House Prices continue to slide in February

House prices continue to slide, with the Federal Housing Finance Agency (FHFA) monthly purchase-only house price index (HPI) down 1.6% (SA) in February—the fourth consecutive decline and the eighth decline in the past 9 months.  Overall, the FHFA index is down 5.7% for the year, and 18.6% below the peak of April 2007.

The HPI was down in all of the nine Census divisions, with the Mountain (-3.7%), East North Central (-2.6%) and New England (-2.0%) divisions experiencing the largest declines.  In the past 12 months the sharpest declines were observed in the Mountain (-11.8%), Pacific (-8.7%), South Atlantic (-5.8%) and East North Central (-5.1%) divisions.  Not surprisingly, these divisions include states most affected by the housing market downturn (Arizona and Nevada [Mountain], California [Pacific] and Florida [South Atlantic]) and experiencing the weakest economic conditions (Michigan, Illinois and Ohio [North East Central]).  

The Middle Atlantic (-6.1%) division (New York, New Jersey and Pennsylvania) also experienced a significant decline over the past 12 months, however it was less affected by the housing market downturn and its overall decline since the peak has been more gradual.  House prices in the other divisions had less of a run up in the mid-2000s and less of a decline since the beginning of the recession. These states have experienced a more moderate house price declines over the past 12 months (West South Central [3.7%], West North Central [3.3%], New England [3.3%] and East South Central [2.9%]). 

The February house prices decline was not unexpected given the very weak housing demand in February, with existing homes sales down 8.9% and new home sales falling to a record low of just 250,000 units. The steadily increasing share of distressed house sales, driven by the high volume of underwater mortgages, is also a significant factor in the house price declines, particularly in the markets most affected by the housing market downturn (Arizona, Nevada, Florida and California).  With a high volume of underwater mortgages and distressed property sales in these most affected markets, further declines in house prices are likely.  Markets less affected have a smaller share of underwater mortgages and distressed home sales, and house prices in these markets are likely to stabilize soon.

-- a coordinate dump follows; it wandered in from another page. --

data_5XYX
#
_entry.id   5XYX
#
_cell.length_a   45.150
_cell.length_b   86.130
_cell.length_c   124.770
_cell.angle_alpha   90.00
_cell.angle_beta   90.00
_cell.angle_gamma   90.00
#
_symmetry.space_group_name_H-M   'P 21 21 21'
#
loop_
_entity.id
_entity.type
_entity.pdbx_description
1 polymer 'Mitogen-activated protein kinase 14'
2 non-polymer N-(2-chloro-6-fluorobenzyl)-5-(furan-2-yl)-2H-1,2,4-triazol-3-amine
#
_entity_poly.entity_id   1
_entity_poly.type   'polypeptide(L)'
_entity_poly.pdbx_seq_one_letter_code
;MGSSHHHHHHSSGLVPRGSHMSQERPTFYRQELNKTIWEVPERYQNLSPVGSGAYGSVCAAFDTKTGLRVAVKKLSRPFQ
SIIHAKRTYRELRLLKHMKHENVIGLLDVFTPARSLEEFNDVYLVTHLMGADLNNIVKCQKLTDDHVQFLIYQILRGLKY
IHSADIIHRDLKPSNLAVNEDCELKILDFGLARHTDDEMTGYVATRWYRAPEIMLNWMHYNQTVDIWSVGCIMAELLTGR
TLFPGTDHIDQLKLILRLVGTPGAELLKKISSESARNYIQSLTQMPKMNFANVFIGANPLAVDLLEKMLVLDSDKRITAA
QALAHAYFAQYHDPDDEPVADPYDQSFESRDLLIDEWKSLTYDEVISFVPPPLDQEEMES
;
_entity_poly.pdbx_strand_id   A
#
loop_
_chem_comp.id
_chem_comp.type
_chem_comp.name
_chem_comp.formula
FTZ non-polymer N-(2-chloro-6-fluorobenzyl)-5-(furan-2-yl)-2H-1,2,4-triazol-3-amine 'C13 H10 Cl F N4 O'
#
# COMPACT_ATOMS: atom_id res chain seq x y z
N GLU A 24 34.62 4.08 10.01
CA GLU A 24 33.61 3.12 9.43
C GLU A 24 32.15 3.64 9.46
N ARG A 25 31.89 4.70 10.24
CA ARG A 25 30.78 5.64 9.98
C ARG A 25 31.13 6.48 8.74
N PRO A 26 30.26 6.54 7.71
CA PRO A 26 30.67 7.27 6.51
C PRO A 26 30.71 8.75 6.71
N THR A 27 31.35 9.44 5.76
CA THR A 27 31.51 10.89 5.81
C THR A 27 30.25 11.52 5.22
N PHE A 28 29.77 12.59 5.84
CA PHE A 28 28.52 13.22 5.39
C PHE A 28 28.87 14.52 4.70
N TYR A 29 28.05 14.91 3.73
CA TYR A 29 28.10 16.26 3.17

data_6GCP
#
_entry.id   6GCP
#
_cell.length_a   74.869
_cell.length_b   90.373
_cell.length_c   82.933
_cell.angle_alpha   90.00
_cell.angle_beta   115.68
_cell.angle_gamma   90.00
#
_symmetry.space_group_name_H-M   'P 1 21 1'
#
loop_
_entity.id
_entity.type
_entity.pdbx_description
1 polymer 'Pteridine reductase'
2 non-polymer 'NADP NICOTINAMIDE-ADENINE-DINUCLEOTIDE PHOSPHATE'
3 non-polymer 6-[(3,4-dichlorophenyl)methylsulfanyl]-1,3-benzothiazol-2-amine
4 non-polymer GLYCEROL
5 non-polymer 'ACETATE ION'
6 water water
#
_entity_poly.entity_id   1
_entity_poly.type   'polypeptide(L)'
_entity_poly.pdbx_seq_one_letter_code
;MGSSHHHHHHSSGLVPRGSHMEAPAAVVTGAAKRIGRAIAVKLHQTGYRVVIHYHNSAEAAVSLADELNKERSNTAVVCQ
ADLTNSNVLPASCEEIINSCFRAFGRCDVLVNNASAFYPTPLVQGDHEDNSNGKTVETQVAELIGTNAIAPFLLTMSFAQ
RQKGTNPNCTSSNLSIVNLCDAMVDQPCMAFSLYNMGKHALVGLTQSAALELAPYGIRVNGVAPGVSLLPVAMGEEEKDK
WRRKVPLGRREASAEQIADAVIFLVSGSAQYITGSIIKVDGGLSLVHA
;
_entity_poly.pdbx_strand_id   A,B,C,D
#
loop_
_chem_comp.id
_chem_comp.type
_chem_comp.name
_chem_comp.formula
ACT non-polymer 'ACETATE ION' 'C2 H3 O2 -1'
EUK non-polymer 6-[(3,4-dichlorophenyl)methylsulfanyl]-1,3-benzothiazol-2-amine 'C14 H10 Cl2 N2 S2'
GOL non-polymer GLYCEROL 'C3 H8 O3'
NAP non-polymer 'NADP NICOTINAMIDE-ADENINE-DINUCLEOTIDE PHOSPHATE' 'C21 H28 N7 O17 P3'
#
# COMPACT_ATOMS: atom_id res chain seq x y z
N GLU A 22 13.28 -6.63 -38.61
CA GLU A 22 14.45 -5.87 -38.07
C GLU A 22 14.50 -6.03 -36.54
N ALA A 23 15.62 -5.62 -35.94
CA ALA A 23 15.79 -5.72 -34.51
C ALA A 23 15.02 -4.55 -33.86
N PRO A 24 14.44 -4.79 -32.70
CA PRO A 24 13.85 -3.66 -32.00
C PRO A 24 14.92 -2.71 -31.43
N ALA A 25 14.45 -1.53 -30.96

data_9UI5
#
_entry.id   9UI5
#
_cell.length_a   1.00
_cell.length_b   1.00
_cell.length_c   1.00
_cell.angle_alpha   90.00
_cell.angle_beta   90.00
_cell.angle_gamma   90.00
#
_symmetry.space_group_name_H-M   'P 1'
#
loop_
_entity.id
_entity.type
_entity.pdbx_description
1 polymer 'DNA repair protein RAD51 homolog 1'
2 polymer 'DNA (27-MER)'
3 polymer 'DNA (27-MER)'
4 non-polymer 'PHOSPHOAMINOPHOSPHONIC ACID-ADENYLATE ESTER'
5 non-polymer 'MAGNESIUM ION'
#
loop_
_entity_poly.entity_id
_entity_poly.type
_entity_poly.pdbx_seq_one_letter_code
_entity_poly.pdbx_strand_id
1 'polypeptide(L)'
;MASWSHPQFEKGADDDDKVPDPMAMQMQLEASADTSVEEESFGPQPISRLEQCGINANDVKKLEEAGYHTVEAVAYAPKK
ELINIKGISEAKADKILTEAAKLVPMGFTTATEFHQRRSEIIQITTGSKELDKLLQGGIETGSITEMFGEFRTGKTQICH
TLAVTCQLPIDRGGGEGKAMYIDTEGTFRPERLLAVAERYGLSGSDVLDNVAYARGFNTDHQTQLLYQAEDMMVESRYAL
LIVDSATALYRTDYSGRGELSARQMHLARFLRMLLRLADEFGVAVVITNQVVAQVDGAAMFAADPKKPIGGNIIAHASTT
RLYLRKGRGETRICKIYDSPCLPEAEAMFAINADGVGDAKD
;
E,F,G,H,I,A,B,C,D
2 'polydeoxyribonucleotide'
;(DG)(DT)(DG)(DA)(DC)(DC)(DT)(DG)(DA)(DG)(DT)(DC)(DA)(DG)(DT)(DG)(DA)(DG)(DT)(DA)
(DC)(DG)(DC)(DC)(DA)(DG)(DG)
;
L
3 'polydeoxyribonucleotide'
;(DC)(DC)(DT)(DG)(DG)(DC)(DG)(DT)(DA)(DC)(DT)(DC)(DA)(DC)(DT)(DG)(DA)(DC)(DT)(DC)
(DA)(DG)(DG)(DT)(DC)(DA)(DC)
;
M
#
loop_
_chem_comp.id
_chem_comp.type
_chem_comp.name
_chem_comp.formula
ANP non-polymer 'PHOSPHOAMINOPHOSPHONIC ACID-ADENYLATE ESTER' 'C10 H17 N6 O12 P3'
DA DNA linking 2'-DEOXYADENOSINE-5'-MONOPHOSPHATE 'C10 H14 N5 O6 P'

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  1. Initially, can we stop calling this a housing “downturn” and refer to it in a more appropriate way. What we are experiencing is a housing “meltdown” that remains in the midst of a death spiral. The failure of banks and the government to find a way to keep people in their homes has eclipsed the greed and immoral behavior that got us here in the first place. The majority of speculators were rung out of the market in the early days of this crisis, and pushing millions of families onto the street is the greatest calamity and public policy debacle of our lifetime. As should be obvious now to everyone, the concept of market clearing when you are dealing with a primary component of the social contract, shelter, is akin to carpet bombing your own people. The devastation wreaked on families and communities has changed the American psyche forever. The Dow has recovered, and corporations are making profits again, but the financial health of the vast majority of our citizens is being systematically destroyed. Can social instability be far behind? The course we are on is also a neutron bomb for the financial sector. Banks and financial institutions are so obssessed with short term profits that they are essentially ignoring the train wreck that is coming. As values continue their downard trajectory the inventory of mortgage loans they hold or that they may be forced to buy back is quickly losing value. At some point the rupture will occur and it will be far worse than Lehman going down. Their is no cushion left in the system. The bottom line is that maintaining the status quo with respect to housing and the mortgage sector is socio-political suicide.

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